Our senior care professionals in Austin understand that it’s tough to make the right dietary choices when guidelines appear to constantly change. We had been told that saturated fats from options like butter, red meat and fried food were harmful and could potentially impact a person’s odds of developing heart problems, but later research revealed there isn’t enough evidence that people who gave up these delicacies improved their heart health – and so, we went back to our old ways due to the go-ahead to opt for butter over margarine.
And yet, as revealed in the Journal of the American College of Cardiology, researchers clarify that the lack of noticeable results in reducing fatty foods is more likely connected to equally poor nutritional choices selected in place of those fats – like refined carbs. In the study, it was noted that those who exchanged fatty foods in their diet with more healthy options, such as olive oil (a polyunsaturated fat) and whole grains did lower their heart disease risk up to 25%.
As stated by Adela Hruby, one of many researchers in this study, “We know that people don’t just drop 10% of their calories…and not replace them with other things. What they’re adding in to replace what they’re not eating is really important.”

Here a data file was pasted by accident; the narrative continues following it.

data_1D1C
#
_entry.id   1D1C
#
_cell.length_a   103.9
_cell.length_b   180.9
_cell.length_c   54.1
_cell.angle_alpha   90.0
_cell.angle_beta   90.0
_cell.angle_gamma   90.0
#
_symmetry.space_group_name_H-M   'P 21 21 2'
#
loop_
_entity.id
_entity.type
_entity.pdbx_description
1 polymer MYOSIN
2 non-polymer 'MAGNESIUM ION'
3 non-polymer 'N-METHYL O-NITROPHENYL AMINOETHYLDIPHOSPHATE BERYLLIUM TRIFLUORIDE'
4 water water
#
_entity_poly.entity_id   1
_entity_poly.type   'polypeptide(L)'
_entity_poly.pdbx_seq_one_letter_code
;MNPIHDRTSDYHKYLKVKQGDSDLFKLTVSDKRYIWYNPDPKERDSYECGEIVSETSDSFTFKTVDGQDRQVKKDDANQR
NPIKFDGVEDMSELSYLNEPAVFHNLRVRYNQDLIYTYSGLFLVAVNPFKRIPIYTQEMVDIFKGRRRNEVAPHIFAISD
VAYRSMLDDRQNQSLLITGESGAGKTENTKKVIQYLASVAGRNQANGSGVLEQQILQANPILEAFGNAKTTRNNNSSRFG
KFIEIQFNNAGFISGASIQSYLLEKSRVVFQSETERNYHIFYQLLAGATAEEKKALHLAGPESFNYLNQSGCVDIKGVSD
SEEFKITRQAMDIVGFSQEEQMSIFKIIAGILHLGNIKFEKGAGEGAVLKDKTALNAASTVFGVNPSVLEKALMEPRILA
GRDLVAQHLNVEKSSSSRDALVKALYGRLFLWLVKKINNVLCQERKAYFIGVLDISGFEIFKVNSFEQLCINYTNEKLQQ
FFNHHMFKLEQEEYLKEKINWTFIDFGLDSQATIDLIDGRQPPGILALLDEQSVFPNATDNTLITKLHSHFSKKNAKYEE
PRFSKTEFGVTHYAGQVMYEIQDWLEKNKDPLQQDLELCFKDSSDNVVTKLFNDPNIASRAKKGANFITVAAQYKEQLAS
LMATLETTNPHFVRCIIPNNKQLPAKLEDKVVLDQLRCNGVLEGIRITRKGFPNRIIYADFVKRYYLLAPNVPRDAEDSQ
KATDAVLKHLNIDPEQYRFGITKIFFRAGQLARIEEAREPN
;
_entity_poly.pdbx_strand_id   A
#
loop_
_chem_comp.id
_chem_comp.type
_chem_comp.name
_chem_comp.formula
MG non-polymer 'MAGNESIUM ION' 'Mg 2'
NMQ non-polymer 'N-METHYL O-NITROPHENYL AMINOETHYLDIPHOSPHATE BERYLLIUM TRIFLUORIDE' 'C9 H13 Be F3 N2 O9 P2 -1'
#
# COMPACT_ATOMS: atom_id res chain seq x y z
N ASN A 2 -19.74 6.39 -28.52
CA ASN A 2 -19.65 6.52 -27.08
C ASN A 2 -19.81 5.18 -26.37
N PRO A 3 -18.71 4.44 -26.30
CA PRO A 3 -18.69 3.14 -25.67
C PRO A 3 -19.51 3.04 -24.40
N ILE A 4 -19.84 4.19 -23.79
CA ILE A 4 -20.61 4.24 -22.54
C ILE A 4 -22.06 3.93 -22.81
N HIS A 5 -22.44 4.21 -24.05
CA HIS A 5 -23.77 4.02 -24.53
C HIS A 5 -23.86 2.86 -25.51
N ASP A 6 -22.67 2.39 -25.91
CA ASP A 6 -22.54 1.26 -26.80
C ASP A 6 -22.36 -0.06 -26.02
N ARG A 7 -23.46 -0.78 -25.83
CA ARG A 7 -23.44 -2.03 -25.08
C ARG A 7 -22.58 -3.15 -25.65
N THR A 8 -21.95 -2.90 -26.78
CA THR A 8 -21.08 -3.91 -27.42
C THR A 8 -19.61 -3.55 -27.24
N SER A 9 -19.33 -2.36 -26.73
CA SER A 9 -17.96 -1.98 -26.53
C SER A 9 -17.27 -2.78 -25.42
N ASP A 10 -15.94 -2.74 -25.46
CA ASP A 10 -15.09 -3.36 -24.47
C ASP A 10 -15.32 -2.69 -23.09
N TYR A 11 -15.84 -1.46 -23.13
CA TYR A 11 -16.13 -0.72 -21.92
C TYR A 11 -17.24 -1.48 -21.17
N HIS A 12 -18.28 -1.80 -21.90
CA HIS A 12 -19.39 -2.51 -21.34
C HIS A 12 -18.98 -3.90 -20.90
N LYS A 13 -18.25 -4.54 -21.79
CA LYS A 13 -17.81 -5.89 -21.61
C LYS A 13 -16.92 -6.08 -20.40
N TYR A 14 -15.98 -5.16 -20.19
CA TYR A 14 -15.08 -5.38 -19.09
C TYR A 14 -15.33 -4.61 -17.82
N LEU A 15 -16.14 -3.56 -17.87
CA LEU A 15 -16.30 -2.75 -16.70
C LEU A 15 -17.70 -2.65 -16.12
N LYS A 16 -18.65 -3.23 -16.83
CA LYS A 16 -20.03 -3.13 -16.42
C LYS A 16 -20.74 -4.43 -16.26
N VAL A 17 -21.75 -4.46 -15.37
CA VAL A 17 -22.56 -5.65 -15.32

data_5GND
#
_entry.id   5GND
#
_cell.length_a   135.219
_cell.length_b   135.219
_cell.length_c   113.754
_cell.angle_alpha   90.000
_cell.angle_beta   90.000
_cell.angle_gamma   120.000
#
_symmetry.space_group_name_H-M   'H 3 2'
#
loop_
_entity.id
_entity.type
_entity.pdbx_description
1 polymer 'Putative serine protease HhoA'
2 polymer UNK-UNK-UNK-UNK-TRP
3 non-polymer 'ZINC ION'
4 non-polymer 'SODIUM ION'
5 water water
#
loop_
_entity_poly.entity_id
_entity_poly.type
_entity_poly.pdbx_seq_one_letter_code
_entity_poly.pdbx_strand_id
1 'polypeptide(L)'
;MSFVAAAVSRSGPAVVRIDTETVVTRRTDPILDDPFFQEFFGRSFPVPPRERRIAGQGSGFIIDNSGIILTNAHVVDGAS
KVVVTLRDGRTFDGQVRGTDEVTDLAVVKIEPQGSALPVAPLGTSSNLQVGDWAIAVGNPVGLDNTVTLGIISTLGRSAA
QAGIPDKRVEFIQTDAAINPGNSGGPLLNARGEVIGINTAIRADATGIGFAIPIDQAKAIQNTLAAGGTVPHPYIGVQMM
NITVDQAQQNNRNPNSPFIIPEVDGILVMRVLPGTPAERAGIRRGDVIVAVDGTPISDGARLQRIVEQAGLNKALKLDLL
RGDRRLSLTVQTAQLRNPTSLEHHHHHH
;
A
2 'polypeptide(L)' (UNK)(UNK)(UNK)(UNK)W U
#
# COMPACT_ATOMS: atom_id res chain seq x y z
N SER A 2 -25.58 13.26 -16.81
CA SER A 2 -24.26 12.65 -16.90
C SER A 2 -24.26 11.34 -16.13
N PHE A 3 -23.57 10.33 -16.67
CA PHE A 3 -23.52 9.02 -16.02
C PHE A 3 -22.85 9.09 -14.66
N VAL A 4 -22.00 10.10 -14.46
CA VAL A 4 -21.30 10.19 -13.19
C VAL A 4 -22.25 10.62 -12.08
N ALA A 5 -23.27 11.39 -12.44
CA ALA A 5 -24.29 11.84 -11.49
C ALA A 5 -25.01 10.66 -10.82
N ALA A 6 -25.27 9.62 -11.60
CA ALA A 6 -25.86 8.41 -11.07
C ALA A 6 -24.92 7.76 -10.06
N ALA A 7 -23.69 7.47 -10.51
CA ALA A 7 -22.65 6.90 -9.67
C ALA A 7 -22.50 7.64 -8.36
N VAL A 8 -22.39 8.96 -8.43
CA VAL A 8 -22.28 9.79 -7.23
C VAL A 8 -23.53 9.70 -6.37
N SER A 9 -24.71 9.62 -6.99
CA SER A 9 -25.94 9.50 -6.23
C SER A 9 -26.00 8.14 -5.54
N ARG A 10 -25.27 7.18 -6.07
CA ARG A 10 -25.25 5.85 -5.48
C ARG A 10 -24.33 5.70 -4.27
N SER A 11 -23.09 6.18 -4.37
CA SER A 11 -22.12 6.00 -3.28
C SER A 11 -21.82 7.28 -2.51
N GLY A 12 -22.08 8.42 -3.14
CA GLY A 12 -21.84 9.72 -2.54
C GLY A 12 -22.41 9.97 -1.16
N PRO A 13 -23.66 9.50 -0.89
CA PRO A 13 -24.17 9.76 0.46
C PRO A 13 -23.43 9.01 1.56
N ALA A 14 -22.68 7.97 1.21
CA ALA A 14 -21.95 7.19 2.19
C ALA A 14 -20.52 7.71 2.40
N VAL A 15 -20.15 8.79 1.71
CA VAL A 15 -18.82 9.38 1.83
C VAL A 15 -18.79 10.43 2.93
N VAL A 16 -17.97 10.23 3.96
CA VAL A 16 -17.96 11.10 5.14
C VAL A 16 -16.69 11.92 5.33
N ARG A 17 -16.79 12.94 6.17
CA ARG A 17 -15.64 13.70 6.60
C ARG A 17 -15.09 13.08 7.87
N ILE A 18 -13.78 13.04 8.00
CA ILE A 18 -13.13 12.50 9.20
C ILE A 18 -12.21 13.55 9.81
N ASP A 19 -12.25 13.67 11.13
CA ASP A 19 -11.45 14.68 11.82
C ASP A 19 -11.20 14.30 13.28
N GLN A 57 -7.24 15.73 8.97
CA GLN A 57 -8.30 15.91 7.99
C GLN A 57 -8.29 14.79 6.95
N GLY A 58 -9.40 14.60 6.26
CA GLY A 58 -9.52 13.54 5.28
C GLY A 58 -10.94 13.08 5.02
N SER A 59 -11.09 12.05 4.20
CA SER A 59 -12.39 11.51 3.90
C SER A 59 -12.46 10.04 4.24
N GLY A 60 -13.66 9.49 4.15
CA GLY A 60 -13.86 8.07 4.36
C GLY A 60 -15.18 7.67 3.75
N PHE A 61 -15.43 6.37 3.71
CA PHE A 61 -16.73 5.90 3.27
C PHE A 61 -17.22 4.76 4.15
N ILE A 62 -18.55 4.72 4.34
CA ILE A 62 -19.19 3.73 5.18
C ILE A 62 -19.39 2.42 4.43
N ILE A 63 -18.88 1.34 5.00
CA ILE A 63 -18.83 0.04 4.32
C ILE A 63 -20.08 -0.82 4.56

The study, led by Dr. Frank Hu of the Harvard T.H. Chan School of Public Health, was incredibly in-depth, following the results of almost 130,000 participants of both genders over thirty years. Keeping an eye on dietary choices and any heart-related conditions, it was concluded that both women and men who ate carbohydrates as opposed to fatty foods were attaining an almost equal risk of cardiovascular disease – a statistic missed in previous studies that had determined there clearly was no benefit to reducing the level of saturated fat in a dietary plan.
So what might be the takeaway from this report? Improved heart health may be attained by not merely lowering the total amount of saturated fat in a dietary plan, but also by choosing healthier items instead of foods with high levels of sugar or processed flour-based foods.
CareFor is readily available to plan and prepare a heart healthy diet for seniors that is nutritionally beneficial, delicious, and helps seniors reduce their risk for heart attacks and disease. We are able to also assist older adults with:
- Making wise dietary choices, and shopping for groceries so that fresh, healthy foods are always available
- Medication reminders
- Carrying out physician-recommended activity programs
- Safe transportation to medical appointments as well as other outings
- And many others
Reach out to us at (512) 338-4533 to learn more about our expert in home elder care in Austin and the nearby areas.